Whether I arrived in Oslo at night or in the morning it makes no difference — night and day were the same here. In Oslo, I did not need to visit the Munch Museum — insomniacs on the street walking around in a daze faithfully re-enacted Munch's documentary. I began to understand the high rate of suicides in Norway due partially to extreme seasonal changes and partially to the angst of civilization. Munch was not simply composing scenes from his dreams. Viking blood may lie dormant, but the corpses are restless. Zombies in the night exchanging glances, wondering in the night what were the chances they would fall asleep before the night was through...


Mingling among the zombies, I soon stumbled upon the Vigeland Sculpture Garden — Vigelandsanlegget — Norway's complement to India's Khajuraho Temples. This 20 year sculpture project by Gustav Vigeland expresses the Nørge aesthetic unequivocally: big, round, nude — nothing quite like the freedom from outer layers in the land of the midnight sun. Vigeland also designed the Nobel Peace Prize medallion: small, round, nude. Vikings giving out peace prizes? Hmmm...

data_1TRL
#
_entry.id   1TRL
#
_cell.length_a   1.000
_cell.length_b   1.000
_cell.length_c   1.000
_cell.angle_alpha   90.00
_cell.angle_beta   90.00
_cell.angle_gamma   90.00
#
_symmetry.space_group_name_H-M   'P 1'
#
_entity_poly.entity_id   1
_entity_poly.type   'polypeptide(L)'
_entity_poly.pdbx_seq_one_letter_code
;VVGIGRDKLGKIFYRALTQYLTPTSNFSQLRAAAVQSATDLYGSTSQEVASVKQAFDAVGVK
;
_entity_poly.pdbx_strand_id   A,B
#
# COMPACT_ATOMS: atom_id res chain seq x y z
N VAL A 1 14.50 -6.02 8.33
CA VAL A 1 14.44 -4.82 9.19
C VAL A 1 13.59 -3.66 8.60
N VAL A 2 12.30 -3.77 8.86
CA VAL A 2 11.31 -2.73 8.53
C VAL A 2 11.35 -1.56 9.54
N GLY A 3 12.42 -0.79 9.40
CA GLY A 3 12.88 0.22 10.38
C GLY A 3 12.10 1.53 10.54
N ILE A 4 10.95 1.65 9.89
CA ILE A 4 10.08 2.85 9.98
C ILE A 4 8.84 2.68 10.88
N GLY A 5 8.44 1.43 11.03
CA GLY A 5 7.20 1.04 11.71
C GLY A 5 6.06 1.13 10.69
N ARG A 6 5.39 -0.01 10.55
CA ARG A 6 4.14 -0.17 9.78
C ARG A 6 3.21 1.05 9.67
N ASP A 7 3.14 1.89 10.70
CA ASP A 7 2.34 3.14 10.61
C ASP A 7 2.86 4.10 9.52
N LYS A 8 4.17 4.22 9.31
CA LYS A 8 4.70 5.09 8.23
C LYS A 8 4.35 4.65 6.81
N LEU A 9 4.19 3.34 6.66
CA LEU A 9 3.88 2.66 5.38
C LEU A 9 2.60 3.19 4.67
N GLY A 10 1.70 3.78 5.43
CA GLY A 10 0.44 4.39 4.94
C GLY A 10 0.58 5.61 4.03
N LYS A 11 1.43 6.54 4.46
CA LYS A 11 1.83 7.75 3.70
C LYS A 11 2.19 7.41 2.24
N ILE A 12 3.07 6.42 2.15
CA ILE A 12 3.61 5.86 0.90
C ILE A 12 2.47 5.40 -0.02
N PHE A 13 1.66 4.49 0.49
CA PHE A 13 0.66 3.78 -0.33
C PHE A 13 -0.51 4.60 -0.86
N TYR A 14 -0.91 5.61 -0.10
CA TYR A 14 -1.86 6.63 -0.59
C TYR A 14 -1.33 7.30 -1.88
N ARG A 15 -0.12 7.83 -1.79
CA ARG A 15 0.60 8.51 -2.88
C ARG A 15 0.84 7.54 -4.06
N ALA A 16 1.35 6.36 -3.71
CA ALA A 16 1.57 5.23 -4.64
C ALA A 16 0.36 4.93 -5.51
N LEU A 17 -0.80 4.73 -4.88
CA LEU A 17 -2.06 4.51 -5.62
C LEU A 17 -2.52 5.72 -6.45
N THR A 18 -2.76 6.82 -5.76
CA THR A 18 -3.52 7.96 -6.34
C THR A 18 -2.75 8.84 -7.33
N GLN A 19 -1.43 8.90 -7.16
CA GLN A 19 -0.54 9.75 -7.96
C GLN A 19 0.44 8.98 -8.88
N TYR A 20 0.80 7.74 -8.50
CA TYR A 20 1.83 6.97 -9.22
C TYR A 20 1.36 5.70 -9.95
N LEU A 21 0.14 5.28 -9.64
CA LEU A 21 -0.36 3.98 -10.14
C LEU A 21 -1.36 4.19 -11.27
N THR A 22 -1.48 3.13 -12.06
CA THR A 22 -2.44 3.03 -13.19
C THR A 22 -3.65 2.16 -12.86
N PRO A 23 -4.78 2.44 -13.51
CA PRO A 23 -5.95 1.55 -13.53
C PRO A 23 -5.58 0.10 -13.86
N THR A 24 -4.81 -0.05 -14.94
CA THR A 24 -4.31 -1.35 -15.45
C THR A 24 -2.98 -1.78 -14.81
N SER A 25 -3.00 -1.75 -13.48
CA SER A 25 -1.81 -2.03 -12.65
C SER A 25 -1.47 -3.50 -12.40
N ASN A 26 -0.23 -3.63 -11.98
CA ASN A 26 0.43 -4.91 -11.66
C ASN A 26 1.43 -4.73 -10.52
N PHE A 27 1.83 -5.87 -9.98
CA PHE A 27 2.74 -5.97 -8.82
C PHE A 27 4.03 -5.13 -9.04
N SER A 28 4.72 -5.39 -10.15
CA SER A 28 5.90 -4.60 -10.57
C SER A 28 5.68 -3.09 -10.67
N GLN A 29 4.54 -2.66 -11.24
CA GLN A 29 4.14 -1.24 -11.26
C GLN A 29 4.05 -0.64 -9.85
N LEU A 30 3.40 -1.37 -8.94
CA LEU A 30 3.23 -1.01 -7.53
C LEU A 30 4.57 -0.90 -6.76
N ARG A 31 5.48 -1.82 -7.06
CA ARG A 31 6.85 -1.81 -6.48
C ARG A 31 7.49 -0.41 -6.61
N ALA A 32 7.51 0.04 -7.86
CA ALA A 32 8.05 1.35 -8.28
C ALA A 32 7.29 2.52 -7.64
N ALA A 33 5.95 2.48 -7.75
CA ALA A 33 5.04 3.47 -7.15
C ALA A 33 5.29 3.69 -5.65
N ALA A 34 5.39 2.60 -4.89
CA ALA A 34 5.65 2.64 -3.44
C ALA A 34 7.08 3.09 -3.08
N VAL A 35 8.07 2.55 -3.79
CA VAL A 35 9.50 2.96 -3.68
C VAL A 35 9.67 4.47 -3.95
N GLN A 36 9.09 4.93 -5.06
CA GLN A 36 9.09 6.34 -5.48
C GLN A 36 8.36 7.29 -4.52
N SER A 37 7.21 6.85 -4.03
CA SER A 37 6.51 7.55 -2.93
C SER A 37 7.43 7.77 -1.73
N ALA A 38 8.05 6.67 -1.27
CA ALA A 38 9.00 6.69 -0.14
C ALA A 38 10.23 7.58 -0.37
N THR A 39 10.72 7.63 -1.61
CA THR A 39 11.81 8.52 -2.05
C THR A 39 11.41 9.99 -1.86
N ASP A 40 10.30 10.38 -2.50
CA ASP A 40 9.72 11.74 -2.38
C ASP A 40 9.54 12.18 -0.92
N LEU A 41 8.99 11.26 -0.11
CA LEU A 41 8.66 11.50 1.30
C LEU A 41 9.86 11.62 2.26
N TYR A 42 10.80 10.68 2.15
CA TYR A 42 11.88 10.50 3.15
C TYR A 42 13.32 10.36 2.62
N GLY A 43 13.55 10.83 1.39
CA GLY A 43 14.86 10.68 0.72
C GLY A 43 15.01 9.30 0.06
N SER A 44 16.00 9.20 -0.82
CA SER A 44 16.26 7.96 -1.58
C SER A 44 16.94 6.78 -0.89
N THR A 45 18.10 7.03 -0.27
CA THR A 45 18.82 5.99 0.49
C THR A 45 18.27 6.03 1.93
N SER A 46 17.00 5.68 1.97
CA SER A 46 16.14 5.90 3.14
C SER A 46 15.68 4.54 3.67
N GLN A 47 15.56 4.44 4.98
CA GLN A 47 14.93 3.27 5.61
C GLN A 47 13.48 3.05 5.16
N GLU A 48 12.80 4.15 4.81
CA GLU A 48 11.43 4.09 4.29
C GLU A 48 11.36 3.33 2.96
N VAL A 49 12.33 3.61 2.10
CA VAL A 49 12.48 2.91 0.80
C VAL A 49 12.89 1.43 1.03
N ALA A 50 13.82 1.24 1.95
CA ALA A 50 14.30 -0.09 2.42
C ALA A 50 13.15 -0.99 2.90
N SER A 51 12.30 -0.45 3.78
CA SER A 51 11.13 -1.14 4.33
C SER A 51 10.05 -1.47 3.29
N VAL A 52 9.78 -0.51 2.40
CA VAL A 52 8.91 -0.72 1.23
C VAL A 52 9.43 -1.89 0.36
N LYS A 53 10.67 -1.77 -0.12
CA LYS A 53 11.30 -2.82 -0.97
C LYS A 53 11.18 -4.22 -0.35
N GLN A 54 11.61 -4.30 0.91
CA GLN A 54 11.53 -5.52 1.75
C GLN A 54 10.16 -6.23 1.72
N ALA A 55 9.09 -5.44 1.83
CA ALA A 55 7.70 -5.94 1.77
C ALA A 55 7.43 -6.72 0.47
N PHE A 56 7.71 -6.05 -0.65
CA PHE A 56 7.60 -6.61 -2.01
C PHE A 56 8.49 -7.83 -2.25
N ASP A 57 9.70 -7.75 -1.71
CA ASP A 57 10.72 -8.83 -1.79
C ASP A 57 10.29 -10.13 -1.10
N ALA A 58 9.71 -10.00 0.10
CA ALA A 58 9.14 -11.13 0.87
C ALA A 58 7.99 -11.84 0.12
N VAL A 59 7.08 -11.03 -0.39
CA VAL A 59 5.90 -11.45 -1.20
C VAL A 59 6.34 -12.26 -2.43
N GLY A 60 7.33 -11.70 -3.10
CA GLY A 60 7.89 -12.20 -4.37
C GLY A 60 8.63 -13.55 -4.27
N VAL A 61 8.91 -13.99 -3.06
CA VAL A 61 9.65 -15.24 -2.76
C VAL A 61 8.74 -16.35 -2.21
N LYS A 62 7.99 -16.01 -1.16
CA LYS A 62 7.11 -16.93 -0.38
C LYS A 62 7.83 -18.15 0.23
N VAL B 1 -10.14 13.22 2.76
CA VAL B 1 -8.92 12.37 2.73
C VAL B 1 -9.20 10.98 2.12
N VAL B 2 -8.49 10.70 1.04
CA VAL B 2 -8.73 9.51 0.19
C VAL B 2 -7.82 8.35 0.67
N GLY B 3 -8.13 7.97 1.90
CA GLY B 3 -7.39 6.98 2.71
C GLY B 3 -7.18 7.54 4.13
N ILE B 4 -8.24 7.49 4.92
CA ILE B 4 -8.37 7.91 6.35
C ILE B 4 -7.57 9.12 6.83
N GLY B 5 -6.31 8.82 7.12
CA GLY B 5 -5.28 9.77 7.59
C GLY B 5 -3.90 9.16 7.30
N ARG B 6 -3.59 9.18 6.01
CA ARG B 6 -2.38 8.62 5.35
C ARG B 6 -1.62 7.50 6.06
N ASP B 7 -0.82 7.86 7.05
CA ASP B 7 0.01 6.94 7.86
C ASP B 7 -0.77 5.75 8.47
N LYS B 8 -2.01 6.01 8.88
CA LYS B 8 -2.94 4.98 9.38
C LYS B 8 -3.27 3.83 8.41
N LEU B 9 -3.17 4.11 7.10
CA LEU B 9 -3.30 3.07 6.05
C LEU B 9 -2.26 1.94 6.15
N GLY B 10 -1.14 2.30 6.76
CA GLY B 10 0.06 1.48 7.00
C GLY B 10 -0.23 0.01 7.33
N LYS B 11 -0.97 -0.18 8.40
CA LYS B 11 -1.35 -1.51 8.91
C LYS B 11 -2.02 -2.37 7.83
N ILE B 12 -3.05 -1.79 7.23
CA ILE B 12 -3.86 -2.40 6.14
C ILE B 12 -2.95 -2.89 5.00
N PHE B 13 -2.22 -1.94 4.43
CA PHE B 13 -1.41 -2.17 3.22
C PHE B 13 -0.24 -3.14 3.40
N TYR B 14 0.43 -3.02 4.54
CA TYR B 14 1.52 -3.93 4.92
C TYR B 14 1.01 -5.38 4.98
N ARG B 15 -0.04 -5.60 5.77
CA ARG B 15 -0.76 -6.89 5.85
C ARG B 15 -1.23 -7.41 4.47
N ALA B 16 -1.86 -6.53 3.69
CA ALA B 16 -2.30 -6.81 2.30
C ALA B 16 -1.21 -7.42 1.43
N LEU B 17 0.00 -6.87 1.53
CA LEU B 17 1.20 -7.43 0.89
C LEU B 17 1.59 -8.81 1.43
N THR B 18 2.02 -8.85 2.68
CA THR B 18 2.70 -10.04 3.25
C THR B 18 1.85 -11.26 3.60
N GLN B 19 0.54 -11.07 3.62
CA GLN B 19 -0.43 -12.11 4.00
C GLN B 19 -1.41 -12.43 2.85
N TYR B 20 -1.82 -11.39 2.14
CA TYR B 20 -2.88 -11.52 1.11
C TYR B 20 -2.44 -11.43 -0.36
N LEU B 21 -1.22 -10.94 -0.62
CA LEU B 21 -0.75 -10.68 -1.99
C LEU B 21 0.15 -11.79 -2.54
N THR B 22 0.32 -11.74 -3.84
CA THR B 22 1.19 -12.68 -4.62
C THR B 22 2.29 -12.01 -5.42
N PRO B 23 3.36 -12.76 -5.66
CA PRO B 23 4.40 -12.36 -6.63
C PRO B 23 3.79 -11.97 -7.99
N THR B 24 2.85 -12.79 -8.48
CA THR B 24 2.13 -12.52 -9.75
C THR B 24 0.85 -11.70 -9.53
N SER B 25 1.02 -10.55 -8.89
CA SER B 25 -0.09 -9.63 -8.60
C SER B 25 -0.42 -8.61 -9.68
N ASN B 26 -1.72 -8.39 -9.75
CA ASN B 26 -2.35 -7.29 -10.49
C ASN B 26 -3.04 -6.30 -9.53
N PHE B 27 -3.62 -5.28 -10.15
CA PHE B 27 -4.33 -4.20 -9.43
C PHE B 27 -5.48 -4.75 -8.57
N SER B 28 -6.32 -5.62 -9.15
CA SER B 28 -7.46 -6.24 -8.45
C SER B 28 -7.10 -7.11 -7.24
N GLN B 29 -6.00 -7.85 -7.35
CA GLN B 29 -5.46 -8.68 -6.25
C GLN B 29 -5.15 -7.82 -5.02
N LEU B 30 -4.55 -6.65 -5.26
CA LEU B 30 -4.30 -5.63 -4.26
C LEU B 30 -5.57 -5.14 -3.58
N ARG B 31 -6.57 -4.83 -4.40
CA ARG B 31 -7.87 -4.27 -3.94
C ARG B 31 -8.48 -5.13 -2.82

Vigeland Sculpture Garden

Back on the train, we passed through Swedish towns of varying sizes such as Trollhättan, the site, where precisely 33 years later, the Kleine Leapers Art Project originated, named after Yves Klein's famous 1960 Leap into the Void — there is obviously more than one way to liberate us from the plagues of civilization. Created by Angus Braithwaite & Fred Lindberg, their first Kleine Leap was performed on the 18th of July, 2008 over Götakanal — perhaps to commemorate my traveling through these parts 33 years prior? If so, the project should not have been named the Kleine Leaper, but the Inclined Sleeper; for I slept through most of Sweden till we reached the Helsingborg Ferry, and then onto Copenhagen where I once again paid homage to the little mermaid. No, not that mermaid — this mermaid. Kisses ... ♥♥♥

Oslo slides